I, as a Madeline Hunter disciple, enjoyed your most recent post. Even at Madonna University, where Madeline’s teachings were once the standard in all education classes and all student teaching contacts, she has given way to Charlotte Danielson. Unfortunately, now it’s, “Madeline who?”

    In any event, it would be interesting to see what would happen if more PD sessions were based on results rather than the delivery of information. It would also be a good shot-in-the-arm for teacher training as well. Just as we would not want to go to a doctor who was trained in the 70’s and has no knowledge of current medical discoveries and practices, why would we subject our children to teachers who were trained in the 70’s and has no knowledge of current educational research and best practices.

    See you soon, Mike

    P.S. The above statements can be construed as truth and not made up or embellished by the writer (as is often the case)..

  3. 5 Patricia Fernandez December 6, 2015 at 1:33 pm

    I agree in theory with this concept but we have to remember that many times consultants may make clear recommendations but they do not always have control over whether the administrators actually value and monitor the changing of “old” habits and measure outcomes. I say this from first hand knowledge from being a consultant and also having consultants work for me. However, your post did make me think about I can more effectively utilize consultants in the future.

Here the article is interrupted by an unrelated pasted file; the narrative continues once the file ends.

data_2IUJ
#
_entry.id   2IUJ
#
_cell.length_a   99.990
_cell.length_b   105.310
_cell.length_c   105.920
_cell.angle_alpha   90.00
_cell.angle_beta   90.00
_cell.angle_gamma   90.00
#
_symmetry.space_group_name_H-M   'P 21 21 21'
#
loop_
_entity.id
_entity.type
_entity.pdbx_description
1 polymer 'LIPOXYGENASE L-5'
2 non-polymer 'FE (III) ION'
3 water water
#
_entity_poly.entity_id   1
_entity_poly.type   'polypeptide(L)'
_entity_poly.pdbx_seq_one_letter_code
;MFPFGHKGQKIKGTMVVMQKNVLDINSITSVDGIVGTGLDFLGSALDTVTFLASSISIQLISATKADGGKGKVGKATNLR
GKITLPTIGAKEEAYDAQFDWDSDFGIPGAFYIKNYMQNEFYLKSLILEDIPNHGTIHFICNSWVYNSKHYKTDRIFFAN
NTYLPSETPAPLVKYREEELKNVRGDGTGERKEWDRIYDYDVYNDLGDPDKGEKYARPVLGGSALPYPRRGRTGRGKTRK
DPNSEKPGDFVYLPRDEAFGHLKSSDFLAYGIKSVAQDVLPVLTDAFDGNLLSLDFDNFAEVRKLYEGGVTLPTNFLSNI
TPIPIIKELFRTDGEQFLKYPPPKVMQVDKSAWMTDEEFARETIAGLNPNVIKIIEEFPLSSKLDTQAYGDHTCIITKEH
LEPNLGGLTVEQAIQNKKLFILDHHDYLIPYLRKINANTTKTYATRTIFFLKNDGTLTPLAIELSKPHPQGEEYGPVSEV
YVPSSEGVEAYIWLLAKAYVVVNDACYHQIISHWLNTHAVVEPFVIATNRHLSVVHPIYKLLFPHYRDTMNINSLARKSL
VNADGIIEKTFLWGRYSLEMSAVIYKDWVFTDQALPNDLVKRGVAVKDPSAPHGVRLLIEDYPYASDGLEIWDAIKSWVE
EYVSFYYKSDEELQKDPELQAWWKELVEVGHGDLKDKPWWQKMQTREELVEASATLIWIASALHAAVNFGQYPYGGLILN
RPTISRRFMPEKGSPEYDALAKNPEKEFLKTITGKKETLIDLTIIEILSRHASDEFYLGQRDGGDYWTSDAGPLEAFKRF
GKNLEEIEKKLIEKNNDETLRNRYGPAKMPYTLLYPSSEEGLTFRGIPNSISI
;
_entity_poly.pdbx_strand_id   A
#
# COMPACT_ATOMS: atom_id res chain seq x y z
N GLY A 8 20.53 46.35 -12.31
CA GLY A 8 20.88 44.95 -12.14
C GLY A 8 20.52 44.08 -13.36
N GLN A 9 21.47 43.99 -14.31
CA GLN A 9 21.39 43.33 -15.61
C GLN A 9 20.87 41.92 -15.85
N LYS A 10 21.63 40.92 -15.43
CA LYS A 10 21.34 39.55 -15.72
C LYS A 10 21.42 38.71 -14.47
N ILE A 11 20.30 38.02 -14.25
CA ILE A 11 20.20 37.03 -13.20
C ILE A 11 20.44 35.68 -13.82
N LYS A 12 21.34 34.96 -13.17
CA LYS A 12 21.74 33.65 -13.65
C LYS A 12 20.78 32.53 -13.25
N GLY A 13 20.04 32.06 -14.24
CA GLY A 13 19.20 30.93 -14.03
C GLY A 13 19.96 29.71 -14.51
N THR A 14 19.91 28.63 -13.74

• 6 Dennis Sparks December 6, 2015 at 1:41 pm

      You make a good point, Patricia. There are many important things over which consultants have little or no control. It’s my hope, though, that consultants will have “critical conversations” with their employers about those essential variables and do their best to be discerning about the likelihood that school or school system leaders will keep the commitments they have made regarding the work that only they can do.